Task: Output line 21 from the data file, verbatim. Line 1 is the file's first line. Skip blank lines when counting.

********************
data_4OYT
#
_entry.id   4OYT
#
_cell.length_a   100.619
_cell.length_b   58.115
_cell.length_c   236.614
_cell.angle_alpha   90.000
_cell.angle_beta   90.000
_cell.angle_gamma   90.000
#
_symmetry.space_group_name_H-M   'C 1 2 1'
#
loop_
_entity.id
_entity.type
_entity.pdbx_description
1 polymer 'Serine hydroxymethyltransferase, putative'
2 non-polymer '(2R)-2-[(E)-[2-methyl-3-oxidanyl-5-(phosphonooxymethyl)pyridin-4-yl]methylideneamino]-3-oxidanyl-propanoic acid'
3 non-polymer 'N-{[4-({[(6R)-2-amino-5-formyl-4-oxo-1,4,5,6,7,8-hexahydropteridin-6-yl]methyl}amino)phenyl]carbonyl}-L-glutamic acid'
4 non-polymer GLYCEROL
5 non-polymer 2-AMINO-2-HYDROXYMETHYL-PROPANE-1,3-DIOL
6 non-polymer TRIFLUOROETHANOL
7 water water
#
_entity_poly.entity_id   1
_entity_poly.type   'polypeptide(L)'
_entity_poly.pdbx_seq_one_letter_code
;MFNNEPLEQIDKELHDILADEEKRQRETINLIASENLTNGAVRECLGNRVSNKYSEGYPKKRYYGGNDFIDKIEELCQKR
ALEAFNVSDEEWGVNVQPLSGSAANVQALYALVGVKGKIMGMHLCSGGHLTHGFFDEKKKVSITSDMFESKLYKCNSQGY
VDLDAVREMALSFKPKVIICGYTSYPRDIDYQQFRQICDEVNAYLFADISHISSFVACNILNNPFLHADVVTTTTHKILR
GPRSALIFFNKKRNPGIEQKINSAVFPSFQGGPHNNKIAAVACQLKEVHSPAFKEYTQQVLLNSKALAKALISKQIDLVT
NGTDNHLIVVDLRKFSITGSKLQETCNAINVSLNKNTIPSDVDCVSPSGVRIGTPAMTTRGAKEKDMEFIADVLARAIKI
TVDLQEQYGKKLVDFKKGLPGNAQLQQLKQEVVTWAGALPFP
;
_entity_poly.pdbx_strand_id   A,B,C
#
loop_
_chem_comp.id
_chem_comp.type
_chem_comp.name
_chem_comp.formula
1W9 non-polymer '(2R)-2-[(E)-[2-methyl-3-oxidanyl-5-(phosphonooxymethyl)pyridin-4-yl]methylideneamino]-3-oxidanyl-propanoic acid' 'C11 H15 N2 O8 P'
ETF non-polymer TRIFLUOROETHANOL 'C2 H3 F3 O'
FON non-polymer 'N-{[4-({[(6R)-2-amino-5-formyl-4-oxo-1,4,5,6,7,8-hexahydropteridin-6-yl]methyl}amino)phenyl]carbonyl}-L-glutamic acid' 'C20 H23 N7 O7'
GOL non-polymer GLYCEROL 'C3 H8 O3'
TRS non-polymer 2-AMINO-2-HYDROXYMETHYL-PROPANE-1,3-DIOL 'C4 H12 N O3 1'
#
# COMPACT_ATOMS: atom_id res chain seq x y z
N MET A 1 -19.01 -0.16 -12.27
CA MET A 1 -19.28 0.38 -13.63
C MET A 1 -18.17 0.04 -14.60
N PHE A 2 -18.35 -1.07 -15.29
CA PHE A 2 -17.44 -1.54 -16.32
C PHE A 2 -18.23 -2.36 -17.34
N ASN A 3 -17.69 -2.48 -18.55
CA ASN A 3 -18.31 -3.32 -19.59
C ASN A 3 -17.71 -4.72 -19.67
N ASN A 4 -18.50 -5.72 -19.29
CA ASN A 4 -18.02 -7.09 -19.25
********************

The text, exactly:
4 non-polymer GLYCEROL